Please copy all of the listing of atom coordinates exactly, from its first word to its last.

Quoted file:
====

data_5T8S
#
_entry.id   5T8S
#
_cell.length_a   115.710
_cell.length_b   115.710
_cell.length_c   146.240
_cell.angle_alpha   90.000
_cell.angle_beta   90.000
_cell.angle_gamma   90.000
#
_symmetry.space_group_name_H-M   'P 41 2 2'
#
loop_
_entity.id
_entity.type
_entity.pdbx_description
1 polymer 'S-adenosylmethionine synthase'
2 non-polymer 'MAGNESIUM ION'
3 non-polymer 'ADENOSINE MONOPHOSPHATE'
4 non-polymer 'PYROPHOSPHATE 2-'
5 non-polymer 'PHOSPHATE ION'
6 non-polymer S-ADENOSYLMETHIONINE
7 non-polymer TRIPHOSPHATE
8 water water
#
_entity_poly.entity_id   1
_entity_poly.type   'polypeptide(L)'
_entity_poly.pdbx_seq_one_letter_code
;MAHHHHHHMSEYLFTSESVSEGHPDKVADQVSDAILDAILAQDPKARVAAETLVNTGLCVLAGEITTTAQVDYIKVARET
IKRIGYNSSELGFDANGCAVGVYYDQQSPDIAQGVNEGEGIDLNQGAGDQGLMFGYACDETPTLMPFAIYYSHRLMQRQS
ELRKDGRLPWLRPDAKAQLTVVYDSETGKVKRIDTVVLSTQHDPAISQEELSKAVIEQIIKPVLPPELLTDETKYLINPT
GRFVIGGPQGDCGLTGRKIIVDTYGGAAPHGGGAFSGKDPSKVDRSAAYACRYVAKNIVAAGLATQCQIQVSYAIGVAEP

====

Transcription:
data_5T8S
#
_entry.id   5T8S
#
_cell.length_a   115.710
_cell.length_b   115.710
_cell.length_c   146.240
_cell.angle_alpha   90.000
_cell.angle_beta   90.000
_cell.angle_gamma   90.000
#
_symmetry.space_group_name_H-M   'P 41 2 2'
#
loop_
_entity.id
_entity.type
_entity.pdbx_description
1 polymer 'S-adenosylmethionine synthase'
2 non-polymer 'MAGNESIUM ION'
3 non-polymer 'ADENOSINE MONOPHOSPHATE'
4 non-polymer 'PYROPHOSPHATE 2-'
5 non-polymer 'PHOSPHATE ION'
6 non-polymer S-ADENOSYLMETHIONINE
7 non-polymer TRIPHOSPHATE
8 water water
#
_entity_poly.entity_id   1
_entity_poly.type   'polypeptide(L)'
_entity_poly.pdbx_seq_one_letter_code
;MAHHHHHHMSEYLFTSESVSEGHPDKVADQVSDAILDAILAQDPKARVAAETLVNTGLCVLAGEITTTAQVDYIKVARET
IKRIGYNSSELGFDANGCAVGVYYDQQSPDIAQGVNEGEGIDLNQGAGDQGLMFGYACDETPTLMPFAIYYSHRLMQRQS
ELRKDGRLPWLRPDAKAQLTVVYDSETGKVKRIDTVVLSTQHDPAISQEELSKAVIEQIIKPVLPPELLTDETKYLINPT
GRFVIGGPQGDCGLTGRKIIVDTYGGAAPHGGGAFSGKDPSKVDRSAAYACRYVAKNIVAAGLATQCQIQVSYAIGVAEP